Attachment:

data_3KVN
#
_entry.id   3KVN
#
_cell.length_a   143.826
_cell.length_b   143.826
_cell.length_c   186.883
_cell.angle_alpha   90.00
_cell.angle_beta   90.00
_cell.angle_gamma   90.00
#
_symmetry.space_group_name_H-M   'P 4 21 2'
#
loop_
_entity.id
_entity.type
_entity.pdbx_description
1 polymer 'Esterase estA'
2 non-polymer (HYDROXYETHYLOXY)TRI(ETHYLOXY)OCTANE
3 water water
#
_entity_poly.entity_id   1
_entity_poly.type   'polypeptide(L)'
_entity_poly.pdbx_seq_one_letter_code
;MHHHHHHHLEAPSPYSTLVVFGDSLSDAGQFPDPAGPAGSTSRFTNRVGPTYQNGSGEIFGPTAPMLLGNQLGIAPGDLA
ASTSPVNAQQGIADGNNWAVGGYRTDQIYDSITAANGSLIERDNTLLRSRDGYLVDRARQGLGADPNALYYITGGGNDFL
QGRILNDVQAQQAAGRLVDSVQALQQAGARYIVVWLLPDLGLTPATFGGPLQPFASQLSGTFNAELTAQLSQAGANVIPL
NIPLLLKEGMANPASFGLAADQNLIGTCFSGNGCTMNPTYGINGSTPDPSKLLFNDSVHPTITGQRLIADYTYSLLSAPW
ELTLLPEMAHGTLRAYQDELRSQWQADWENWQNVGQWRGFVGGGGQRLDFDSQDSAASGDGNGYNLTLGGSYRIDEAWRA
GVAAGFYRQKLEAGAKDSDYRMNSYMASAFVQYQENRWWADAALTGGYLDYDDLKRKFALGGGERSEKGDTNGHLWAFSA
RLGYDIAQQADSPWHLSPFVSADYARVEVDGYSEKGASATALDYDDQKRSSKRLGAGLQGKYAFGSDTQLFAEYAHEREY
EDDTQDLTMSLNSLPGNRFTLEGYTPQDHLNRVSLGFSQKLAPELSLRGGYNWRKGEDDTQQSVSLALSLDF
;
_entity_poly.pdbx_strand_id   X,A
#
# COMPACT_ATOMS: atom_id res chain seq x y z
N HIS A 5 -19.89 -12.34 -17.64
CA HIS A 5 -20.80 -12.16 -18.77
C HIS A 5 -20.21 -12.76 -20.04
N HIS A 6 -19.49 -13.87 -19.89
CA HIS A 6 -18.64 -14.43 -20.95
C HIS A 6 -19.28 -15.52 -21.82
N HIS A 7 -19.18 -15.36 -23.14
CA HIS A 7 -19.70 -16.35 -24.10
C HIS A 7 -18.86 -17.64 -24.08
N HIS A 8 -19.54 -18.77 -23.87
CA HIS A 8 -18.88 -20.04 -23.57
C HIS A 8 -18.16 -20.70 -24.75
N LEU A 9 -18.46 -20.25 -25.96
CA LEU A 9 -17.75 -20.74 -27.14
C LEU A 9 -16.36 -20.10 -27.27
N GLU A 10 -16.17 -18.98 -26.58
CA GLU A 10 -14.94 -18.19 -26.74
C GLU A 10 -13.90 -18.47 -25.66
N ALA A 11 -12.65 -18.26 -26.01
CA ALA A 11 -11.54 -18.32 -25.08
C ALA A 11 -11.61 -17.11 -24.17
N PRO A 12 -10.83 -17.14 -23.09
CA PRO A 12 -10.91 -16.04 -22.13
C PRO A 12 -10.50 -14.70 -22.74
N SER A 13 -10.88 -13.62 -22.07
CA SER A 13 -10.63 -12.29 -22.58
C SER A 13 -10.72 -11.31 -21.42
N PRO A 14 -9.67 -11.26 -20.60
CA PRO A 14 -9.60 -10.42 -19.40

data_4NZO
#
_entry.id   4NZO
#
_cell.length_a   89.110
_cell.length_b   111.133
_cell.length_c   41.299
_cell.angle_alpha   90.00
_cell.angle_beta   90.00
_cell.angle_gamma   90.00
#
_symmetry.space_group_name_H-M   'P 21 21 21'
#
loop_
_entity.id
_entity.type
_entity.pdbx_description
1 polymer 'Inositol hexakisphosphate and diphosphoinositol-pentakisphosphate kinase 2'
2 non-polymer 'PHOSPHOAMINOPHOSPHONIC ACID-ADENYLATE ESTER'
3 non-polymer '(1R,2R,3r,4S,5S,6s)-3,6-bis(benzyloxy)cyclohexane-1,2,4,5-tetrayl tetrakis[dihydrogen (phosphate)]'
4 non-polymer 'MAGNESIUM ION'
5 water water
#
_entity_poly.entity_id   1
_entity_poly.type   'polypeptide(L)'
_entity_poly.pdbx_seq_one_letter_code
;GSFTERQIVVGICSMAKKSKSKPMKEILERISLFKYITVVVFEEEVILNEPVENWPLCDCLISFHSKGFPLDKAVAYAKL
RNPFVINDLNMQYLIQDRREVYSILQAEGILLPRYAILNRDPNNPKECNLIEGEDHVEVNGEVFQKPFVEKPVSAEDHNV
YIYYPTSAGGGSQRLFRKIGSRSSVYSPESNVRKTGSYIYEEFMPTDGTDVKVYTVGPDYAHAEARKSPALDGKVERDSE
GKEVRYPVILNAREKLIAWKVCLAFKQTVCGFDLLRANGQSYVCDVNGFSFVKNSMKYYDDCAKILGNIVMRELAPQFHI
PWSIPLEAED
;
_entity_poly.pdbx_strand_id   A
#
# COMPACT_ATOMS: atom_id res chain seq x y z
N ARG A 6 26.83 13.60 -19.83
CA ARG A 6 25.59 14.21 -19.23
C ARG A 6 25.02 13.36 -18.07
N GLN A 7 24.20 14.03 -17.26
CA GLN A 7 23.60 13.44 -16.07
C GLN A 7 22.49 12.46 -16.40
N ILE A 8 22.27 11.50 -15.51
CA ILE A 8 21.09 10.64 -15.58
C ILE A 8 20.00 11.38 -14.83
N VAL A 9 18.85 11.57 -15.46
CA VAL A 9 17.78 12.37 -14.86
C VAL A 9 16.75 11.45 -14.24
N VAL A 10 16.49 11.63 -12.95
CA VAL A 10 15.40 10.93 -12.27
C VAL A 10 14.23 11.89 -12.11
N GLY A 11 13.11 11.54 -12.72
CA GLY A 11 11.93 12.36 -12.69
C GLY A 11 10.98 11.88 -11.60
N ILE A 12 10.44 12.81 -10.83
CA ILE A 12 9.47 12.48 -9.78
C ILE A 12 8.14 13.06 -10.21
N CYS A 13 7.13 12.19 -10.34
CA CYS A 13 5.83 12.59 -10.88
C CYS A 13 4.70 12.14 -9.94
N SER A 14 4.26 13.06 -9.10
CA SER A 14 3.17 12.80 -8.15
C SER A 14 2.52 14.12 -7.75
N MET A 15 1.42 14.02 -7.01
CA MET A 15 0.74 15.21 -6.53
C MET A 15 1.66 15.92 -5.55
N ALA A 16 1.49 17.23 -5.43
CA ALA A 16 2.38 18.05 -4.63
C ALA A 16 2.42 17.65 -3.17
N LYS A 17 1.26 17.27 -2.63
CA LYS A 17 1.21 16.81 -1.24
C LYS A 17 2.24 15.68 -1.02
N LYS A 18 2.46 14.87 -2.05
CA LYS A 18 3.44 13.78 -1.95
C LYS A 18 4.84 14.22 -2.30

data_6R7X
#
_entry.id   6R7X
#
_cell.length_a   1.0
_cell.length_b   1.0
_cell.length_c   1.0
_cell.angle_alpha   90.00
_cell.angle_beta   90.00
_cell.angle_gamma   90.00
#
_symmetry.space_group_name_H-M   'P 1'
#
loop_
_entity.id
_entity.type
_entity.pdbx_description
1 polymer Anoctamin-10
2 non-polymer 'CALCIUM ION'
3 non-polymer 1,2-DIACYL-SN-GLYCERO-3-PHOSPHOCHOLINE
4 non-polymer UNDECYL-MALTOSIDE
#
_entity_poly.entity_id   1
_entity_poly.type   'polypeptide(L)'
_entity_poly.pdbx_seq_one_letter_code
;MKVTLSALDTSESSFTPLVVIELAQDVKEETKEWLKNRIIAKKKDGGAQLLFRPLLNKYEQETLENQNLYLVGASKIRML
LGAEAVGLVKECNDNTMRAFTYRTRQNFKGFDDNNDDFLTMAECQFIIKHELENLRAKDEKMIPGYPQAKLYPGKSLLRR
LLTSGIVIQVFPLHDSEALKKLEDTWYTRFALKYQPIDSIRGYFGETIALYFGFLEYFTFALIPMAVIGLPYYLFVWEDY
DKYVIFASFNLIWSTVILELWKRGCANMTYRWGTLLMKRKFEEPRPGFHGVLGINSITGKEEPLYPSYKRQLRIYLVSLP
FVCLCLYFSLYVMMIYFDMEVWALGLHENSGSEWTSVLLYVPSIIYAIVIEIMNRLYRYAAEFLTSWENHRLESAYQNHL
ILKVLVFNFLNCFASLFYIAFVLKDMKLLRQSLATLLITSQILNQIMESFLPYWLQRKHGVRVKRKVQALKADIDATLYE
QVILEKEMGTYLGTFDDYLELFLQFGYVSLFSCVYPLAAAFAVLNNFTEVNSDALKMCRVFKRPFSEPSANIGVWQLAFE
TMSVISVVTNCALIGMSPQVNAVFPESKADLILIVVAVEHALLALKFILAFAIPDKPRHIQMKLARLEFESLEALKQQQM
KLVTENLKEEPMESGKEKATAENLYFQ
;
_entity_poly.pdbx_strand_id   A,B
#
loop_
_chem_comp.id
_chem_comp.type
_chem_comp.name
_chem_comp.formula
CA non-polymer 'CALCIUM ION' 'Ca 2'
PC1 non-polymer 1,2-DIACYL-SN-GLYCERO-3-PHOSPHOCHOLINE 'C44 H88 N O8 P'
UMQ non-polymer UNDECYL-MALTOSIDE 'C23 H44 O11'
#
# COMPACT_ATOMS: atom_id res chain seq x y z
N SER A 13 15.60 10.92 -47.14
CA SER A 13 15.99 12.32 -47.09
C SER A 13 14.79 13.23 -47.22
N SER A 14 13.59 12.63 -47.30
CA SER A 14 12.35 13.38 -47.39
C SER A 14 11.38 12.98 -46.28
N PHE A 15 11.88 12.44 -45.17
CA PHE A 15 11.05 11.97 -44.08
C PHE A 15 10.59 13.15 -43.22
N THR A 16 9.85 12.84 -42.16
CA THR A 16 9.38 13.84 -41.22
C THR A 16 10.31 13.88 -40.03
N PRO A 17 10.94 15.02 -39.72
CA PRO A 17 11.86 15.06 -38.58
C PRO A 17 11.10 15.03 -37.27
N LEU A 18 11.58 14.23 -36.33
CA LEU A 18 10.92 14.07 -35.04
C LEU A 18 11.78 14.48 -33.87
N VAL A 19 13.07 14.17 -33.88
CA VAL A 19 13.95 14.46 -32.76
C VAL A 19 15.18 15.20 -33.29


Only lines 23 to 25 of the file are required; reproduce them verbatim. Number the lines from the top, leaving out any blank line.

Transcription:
_entity_poly.type   'polypeptide(L)'
_entity_poly.pdbx_seq_one_letter_code
;MHHHHHHHLEAPSPYSTLVVFGDSLSDAGQFPDPAGPAGSTSRFTNRVGPTYQNGSGEIFGPTAPMLLGNQLGIAPGDLA